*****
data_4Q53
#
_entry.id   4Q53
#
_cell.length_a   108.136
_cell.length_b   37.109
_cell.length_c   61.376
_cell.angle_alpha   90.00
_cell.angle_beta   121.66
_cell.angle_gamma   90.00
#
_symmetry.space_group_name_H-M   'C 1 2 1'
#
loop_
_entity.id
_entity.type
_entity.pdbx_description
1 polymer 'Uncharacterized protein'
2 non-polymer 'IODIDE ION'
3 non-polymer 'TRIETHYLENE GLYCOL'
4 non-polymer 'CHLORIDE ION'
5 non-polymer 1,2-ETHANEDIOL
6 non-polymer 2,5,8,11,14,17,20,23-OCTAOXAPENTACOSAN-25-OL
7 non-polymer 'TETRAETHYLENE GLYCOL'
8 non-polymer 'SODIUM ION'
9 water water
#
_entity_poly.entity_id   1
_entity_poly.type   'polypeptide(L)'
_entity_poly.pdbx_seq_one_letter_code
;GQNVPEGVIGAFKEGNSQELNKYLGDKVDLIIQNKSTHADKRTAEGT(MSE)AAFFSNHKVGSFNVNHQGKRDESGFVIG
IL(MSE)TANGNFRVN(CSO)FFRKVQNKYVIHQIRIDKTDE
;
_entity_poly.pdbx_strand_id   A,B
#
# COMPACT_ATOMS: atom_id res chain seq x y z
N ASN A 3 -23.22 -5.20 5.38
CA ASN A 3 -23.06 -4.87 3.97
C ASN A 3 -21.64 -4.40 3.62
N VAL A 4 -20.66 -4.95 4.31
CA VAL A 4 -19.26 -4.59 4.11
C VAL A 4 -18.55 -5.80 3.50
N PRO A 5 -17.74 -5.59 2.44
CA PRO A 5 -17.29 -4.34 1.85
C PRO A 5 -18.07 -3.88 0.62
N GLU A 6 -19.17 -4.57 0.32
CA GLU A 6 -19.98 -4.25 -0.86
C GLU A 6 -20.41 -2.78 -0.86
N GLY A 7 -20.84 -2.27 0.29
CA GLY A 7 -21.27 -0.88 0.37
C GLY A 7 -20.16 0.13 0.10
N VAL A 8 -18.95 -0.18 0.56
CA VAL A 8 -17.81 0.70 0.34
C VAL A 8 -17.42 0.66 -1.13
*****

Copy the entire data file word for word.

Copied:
data_4Q53
#
_entry.id   4Q53
#
_cell.length_a   108.136
_cell.length_b   37.109
_cell.length_c   61.376
_cell.angle_alpha   90.00
_cell.angle_beta   121.66
_cell.angle_gamma   90.00
#
_symmetry.space_group_name_H-M   'C 1 2 1'
#
loop_
_entity.id
_entity.type
_entity.pdbx_description
1 polymer 'Uncharacterized protein'
2 non-polymer 'IODIDE ION'
3 non-polymer 'TRIETHYLENE GLYCOL'
4 non-polymer 'CHLORIDE ION'
5 non-polymer 1,2-ETHANEDIOL
6 non-polymer 2,5,8,11,14,17,20,23-OCTAOXAPENTACOSAN-25-OL
7 non-polymer 'TETRAETHYLENE GLYCOL'
8 non-polymer 'SODIUM ION'
9 water water
#
_entity_poly.entity_id   1
_entity_poly.type   'polypeptide(L)'
_entity_poly.pdbx_seq_one_letter_code
;GQNVPEGVIGAFKEGNSQELNKYLGDKVDLIIQNKSTHADKRTAEGT(MSE)AAFFSNHKVGSFNVNHQGKRDESGFVIG
IL(MSE)TANGNFRVN(CSO)FFRKVQNKYVIHQIRIDKTDE
;
_entity_poly.pdbx_strand_id   A,B
#
# COMPACT_ATOMS: atom_id res chain seq x y z
N ASN A 3 -23.22 -5.20 5.38
CA ASN A 3 -23.06 -4.87 3.97
C ASN A 3 -21.64 -4.40 3.62
N VAL A 4 -20.66 -4.95 4.31
CA VAL A 4 -19.26 -4.59 4.11
C VAL A 4 -18.55 -5.80 3.50
N PRO A 5 -17.74 -5.59 2.44
CA PRO A 5 -17.29 -4.34 1.85
C PRO A 5 -18.07 -3.88 0.62
N GLU A 6 -19.17 -4.57 0.32
CA GLU A 6 -19.98 -4.25 -0.86
C GLU A 6 -20.41 -2.78 -0.86
N GLY A 7 -20.84 -2.27 0.29
CA GLY A 7 -21.27 -0.88 0.37
C GLY A 7 -20.16 0.13 0.10
N VAL A 8 -18.95 -0.18 0.56
CA VAL A 8 -17.81 0.70 0.34
C VAL A 8 -17.42 0.66 -1.13